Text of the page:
Mercedes’ adventurous rear suspension layout change on its 2020 Formula 1 car is as creative as its dual-axis steering system, says technical director James Allison.
When Mercedes launched the W11 in February, Allison was keen to highlight architectural changes that Mercedes felt would give it greater aerodynamic freedom, including at the rear of the car.
It has repositioned significant components on the rear suspension, effectively flipping the lower wishbone 180 degrees and placing the toe link in front.
“You just get to bathe every day in this sea of creativity that comes from hundreds of people” :: James Allison
Mercedes started its dominant title run by outgunning its engine rivals at the beginning of the V6 turbo-hybrid era, but it has also gone to great lengths to improve its chassis and aerodynamic performance, which has kept it on top.
It makes suspension changes when it can retain the same stiffness and kinematic behaviour, so any aerodynamic gains must outweigh the compromises they require.
The 2020 rear suspension layout, described by Allison as “adventurous” in pre-season, moves the angled leg of the wishbone into a less aerodynamically sensitive position by placing it behind two components that are 90 degrees to the direction of travel.
“The car is as beautiful a manifestation of 1000 people’s creativity and innovation as you could wish to have,” Allison said in an in-house Mercedes video.
“Although there are very eye catching and flashy things like the DAS on this year’s car, there is written through every part of the car’s substance there is innovation at every level.
“Just take our lower rear wishbone, effectively we swapped the front and rear leg round on the lower rear wishbone.
“It doesn’t garner much attention in the press because it’s not that dramatic visually, but by doing that you give a more clear run for the aerodynamicist to get high energy air down to a part of the car that loves high energy air.
“To do that, all of the people who work on the structural side of the gearbox and the suspension and the crash structures really have their work cut out to actually put together a layout of suspension that is kinematically good, and which is strong enough and stiff enough to retain the same sort of driving characteristics that we know works so well on the previous year’s car, despite the fact that a lot of the main forces are running down very different paths, through the legs, once you juggle them round like that.
“It required the skill of dozens of people to make that happen.”
Mercedes’ DAS system drew rave reviews in testing. It was spotted on in-car footage when Lewis Hamilton moved the steering wheel backwards and forwards and the toe angle of the front wheels changed as a result.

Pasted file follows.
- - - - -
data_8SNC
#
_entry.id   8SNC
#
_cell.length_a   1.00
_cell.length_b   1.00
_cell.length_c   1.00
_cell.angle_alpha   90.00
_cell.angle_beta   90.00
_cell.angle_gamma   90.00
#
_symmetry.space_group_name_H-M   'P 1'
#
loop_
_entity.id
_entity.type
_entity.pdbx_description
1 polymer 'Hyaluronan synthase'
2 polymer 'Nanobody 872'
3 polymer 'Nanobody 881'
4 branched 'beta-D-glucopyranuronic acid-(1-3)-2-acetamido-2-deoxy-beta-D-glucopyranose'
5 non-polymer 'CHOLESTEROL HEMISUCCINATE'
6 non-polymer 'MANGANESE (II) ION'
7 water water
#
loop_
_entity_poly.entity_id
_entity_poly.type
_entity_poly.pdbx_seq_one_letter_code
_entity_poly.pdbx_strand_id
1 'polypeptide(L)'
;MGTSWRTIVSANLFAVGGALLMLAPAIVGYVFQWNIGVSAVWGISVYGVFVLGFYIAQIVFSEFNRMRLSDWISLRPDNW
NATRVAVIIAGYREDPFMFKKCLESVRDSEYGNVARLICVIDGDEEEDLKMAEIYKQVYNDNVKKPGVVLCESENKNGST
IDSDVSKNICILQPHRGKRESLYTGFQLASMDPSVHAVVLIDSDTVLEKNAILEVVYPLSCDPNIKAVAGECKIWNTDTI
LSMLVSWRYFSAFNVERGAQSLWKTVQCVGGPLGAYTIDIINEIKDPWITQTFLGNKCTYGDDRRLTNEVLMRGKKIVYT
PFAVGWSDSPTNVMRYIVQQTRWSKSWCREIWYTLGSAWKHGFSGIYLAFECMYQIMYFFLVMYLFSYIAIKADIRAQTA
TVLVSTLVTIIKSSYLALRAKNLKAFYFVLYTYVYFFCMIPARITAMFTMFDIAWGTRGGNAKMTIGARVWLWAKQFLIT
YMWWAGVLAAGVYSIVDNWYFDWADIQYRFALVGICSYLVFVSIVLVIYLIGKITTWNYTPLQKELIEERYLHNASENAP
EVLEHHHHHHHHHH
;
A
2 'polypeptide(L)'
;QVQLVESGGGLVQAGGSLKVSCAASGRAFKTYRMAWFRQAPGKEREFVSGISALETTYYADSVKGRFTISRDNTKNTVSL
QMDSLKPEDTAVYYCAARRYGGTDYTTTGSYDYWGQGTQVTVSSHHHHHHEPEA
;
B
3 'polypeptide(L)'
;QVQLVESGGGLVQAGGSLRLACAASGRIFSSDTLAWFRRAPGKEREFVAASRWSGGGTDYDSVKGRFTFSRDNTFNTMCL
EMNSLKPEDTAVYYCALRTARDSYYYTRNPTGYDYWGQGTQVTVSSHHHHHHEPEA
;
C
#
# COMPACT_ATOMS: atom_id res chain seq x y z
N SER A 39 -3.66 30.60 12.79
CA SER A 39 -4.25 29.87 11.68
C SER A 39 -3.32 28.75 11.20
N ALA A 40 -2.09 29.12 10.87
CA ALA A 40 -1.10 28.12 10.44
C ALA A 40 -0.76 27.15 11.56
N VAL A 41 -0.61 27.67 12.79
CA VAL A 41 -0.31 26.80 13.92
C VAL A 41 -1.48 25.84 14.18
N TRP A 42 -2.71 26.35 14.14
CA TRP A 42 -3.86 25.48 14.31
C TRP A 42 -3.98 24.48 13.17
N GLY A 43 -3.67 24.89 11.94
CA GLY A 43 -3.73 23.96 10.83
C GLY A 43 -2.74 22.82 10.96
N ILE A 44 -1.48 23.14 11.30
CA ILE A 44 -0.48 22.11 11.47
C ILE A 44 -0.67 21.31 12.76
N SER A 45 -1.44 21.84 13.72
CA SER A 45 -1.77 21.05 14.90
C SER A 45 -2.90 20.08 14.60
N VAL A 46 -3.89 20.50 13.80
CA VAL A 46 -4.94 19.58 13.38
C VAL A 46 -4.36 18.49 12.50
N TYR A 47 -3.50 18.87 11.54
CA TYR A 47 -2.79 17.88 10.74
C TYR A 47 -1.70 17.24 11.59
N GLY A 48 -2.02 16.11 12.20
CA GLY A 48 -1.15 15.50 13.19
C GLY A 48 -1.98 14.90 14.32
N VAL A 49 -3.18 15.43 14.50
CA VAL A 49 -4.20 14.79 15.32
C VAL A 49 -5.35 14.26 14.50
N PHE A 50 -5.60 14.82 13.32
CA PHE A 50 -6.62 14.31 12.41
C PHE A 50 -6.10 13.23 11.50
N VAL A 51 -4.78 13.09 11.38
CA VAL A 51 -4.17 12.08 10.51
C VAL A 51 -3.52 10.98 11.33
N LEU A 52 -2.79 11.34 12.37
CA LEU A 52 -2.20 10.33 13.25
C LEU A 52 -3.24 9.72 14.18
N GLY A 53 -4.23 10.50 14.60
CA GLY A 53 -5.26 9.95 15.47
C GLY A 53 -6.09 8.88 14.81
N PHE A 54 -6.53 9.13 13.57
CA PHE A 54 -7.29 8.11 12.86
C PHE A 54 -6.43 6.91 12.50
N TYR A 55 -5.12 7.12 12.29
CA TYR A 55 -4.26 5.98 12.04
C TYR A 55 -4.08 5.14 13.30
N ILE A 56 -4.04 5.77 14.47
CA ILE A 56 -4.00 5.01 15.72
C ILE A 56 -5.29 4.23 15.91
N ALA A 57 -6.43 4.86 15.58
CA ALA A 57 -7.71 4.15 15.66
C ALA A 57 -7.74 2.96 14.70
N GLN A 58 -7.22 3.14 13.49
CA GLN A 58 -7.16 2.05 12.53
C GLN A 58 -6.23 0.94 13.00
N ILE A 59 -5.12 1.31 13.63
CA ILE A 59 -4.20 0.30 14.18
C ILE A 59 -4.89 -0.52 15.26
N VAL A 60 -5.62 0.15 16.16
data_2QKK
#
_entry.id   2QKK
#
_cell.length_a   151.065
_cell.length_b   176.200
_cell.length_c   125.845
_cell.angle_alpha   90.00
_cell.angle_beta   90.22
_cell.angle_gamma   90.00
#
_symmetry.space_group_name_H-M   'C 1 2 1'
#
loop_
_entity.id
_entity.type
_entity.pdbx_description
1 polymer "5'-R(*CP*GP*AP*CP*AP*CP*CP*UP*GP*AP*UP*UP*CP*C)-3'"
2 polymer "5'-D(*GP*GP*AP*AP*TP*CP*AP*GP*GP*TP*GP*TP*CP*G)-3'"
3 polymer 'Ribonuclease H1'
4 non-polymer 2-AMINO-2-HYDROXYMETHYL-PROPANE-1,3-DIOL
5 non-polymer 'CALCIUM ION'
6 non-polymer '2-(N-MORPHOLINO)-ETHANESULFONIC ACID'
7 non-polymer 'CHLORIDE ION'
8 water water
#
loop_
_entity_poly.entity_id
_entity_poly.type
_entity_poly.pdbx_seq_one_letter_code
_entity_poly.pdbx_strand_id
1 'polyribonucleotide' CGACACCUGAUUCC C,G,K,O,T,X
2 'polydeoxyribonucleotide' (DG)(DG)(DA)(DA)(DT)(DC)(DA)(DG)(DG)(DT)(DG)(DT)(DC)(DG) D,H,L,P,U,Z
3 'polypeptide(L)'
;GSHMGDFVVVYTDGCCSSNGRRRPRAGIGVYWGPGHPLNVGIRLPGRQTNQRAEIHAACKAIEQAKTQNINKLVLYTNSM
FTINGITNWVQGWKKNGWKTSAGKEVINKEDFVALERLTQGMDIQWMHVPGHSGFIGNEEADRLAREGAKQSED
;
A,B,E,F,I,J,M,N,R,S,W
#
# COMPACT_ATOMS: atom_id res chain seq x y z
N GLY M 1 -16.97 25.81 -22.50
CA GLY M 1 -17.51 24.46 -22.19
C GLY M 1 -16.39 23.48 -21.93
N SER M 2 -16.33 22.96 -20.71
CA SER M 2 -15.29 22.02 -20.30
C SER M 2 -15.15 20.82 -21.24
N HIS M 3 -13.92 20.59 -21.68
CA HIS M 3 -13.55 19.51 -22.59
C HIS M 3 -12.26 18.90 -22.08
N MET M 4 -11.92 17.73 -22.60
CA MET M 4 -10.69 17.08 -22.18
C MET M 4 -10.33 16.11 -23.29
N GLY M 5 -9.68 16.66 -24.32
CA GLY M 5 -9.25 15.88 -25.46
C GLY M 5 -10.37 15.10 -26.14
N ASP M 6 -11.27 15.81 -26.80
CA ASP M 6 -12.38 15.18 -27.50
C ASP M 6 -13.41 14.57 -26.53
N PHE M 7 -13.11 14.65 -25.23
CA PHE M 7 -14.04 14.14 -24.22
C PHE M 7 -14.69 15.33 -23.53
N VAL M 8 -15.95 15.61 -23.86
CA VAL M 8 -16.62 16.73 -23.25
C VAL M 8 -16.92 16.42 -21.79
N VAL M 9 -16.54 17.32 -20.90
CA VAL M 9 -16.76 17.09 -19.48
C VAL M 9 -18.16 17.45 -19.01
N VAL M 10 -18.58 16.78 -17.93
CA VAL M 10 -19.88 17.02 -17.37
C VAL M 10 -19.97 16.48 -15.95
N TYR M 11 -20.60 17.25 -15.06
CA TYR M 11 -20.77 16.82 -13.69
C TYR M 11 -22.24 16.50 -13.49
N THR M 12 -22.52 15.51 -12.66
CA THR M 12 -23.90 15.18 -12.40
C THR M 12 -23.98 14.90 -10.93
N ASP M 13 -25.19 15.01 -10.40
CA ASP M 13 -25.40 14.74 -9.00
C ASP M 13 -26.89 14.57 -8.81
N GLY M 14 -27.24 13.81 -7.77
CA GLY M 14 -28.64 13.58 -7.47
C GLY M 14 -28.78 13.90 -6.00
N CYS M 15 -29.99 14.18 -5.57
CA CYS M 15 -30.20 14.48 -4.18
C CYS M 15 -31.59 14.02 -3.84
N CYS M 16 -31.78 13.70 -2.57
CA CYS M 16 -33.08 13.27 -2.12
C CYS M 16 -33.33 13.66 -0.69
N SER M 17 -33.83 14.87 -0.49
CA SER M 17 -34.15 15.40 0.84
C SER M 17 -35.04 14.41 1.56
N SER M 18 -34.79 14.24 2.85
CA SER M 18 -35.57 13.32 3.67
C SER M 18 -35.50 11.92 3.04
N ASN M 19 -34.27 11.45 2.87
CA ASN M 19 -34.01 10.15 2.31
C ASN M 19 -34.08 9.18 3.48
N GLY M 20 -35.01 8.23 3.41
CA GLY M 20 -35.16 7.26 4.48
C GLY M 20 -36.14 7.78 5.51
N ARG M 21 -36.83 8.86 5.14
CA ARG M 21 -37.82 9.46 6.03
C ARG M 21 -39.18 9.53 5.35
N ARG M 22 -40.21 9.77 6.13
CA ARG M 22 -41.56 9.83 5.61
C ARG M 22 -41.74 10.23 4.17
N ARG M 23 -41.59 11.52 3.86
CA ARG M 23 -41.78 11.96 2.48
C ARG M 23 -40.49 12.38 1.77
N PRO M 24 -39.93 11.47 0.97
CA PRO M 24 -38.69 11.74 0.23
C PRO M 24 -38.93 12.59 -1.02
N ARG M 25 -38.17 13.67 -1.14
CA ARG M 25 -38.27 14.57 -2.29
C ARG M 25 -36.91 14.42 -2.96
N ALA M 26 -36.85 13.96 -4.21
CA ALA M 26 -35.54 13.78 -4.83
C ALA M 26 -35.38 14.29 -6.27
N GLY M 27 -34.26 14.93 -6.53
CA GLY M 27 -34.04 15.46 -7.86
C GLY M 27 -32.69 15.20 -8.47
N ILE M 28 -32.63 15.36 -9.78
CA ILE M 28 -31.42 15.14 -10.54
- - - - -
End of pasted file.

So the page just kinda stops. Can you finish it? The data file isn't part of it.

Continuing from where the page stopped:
It was hailed as a supreme example of F1 innovation, but Allison reiterated that there are many less visible elements of the car that require the same creativity and effort.
“When I look at that rear lower wishbone, I’m every bit as proud of the team that was capable of creating that as I am of the equally clever and skilful engineers that put together the DAS package,” he said.
“And that’s just picking two things at random. The car’s covered in such stuff and I hope will be again in the seasons in the future.
“One of the lovely things about being in this sport is you just get to bathe every day in this sea of creativity that comes from hundreds of people, all focused on the same goal, which is creating the fastest car out there and fighting it to the front in the races.
“That is an exhilarating way to make a living and one which I’ve been really lucky to be part of.”
GARY ANDERSON SAYS
There always has to be a compromise when you are making suspension changes for aerodynamic reasons. The positioning of wishbones is primarily with aerodynamics in mind. But you must be very careful – the more you lift the bottom wishbone up, the higher the loads on it.
To resolve that, you make it heavier than it could be. So you have to ask if the overall aerodynamic gain is worth the other compromises.
Mercedes this year has changed the location of the bottom wishbone on the rear suspension by trying to get rid of the front leg that goes forward onto where the engine and gearbox meet the bellhousing.
That has quite a big influence on the airflow between the inside of the rear tyre and coke bottle bodywork.
You are allowed to change the leg profile to what they call a 3.5:1 aspect ratio. That means it can only be three and a half times the length of its thickness, plus or minus a certain angle.
There’s only a certain amount you can do with it. Getting it out the way completely and allowing more airflow is a big thing.
But it changes the loads a lot and you have to accommodate that and ensure things aren’t moving around more.
You only get a benefit if you aren’t compromising everything else. If you added 10kg in weight that would be a bad trade-off unless you are 10kg within the weight limit – which Mercedes won’t be.
It’s all about the trade-offs and Mercedes has been very good at that in this era.